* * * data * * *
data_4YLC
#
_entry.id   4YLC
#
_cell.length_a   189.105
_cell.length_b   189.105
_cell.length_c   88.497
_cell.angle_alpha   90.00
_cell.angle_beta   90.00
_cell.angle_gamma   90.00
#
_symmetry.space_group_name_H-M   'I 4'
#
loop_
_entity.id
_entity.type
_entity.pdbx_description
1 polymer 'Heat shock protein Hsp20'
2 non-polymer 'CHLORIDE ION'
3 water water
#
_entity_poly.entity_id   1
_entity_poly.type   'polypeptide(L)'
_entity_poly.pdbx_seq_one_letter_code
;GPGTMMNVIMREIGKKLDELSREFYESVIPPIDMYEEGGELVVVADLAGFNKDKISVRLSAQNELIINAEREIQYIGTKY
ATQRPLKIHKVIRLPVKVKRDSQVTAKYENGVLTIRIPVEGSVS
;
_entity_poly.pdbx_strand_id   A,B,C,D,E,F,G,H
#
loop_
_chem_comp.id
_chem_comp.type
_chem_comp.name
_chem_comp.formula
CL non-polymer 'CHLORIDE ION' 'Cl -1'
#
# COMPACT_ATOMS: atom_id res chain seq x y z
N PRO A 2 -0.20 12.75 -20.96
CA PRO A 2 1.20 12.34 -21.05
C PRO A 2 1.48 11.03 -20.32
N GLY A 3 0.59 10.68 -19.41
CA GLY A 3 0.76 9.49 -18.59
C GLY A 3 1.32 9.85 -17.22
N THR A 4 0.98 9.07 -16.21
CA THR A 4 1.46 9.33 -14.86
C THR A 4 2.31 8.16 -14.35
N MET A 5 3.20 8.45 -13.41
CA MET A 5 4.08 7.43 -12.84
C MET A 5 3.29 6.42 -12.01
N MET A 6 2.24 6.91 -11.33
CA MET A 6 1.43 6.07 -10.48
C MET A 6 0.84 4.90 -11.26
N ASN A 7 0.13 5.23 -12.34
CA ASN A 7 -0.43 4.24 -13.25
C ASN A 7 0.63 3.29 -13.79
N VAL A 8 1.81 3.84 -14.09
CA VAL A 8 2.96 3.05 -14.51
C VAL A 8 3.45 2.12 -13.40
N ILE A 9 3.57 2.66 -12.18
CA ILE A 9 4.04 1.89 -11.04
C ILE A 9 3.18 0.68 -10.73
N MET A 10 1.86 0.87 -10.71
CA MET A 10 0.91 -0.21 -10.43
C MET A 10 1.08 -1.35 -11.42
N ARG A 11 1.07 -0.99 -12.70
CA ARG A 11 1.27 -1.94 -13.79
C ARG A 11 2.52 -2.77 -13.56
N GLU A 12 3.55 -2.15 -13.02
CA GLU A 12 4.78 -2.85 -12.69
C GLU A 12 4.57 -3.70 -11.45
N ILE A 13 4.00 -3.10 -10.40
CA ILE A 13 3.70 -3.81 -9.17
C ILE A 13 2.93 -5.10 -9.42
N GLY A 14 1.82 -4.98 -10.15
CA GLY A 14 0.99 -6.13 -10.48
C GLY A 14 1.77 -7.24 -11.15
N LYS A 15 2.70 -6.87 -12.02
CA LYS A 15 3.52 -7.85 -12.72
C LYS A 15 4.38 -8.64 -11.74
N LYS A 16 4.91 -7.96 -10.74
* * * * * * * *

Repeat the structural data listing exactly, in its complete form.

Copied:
data_4YLC
#
_entry.id   4YLC
#
_cell.length_a   189.105
_cell.length_b   189.105
_cell.length_c   88.497
_cell.angle_alpha   90.00
_cell.angle_beta   90.00
_cell.angle_gamma   90.00
#
_symmetry.space_group_name_H-M   'I 4'
#
loop_
_entity.id
_entity.type
_entity.pdbx_description
1 polymer 'Heat shock protein Hsp20'
2 non-polymer 'CHLORIDE ION'
3 water water
#
_entity_poly.entity_id   1
_entity_poly.type   'polypeptide(L)'
_entity_poly.pdbx_seq_one_letter_code
;GPGTMMNVIMREIGKKLDELSREFYESVIPPIDMYEEGGELVVVADLAGFNKDKISVRLSAQNELIINAEREIQYIGTKY
ATQRPLKIHKVIRLPVKVKRDSQVTAKYENGVLTIRIPVEGSVS
;
_entity_poly.pdbx_strand_id   A,B,C,D,E,F,G,H
#
loop_
_chem_comp.id
_chem_comp.type
_chem_comp.name
_chem_comp.formula
CL non-polymer 'CHLORIDE ION' 'Cl -1'
#
# COMPACT_ATOMS: atom_id res chain seq x y z
N PRO A 2 -0.20 12.75 -20.96
CA PRO A 2 1.20 12.34 -21.05
C PRO A 2 1.48 11.03 -20.32
N GLY A 3 0.59 10.68 -19.41
CA GLY A 3 0.76 9.49 -18.59
C GLY A 3 1.32 9.85 -17.22
N THR A 4 0.98 9.07 -16.21
CA THR A 4 1.46 9.33 -14.86
C THR A 4 2.31 8.16 -14.35
N MET A 5 3.20 8.45 -13.41
CA MET A 5 4.08 7.43 -12.84
C MET A 5 3.29 6.42 -12.01
N MET A 6 2.24 6.91 -11.33
CA MET A 6 1.43 6.07 -10.48
C MET A 6 0.84 4.90 -11.26
N ASN A 7 0.13 5.23 -12.34
CA ASN A 7 -0.43 4.24 -13.25
C ASN A 7 0.63 3.29 -13.79
N VAL A 8 1.81 3.84 -14.09
CA VAL A 8 2.96 3.05 -14.51
C VAL A 8 3.45 2.12 -13.40
N ILE A 9 3.57 2.66 -12.18
CA ILE A 9 4.04 1.89 -11.04
C ILE A 9 3.18 0.68 -10.73
N MET A 10 1.86 0.87 -10.71
CA MET A 10 0.91 -0.21 -10.43
C MET A 10 1.08 -1.35 -11.42
N ARG A 11 1.07 -0.99 -12.70
CA ARG A 11 1.27 -1.94 -13.79
C ARG A 11 2.52 -2.77 -13.56
N GLU A 12 3.55 -2.15 -13.02
CA GLU A 12 4.78 -2.85 -12.69
C GLU A 12 4.57 -3.70 -11.45
N ILE A 13 4.00 -3.10 -10.40
CA ILE A 13 3.70 -3.81 -9.17
C ILE A 13 2.93 -5.10 -9.42
N GLY A 14 1.82 -4.98 -10.15
CA GLY A 14 0.99 -6.13 -10.48
C GLY A 14 1.77 -7.24 -11.15
N LYS A 15 2.70 -6.87 -12.02
CA LYS A 15 3.52 -7.85 -12.72
C LYS A 15 4.38 -8.64 -11.74
N LYS A 16 4.91 -7.96 -10.74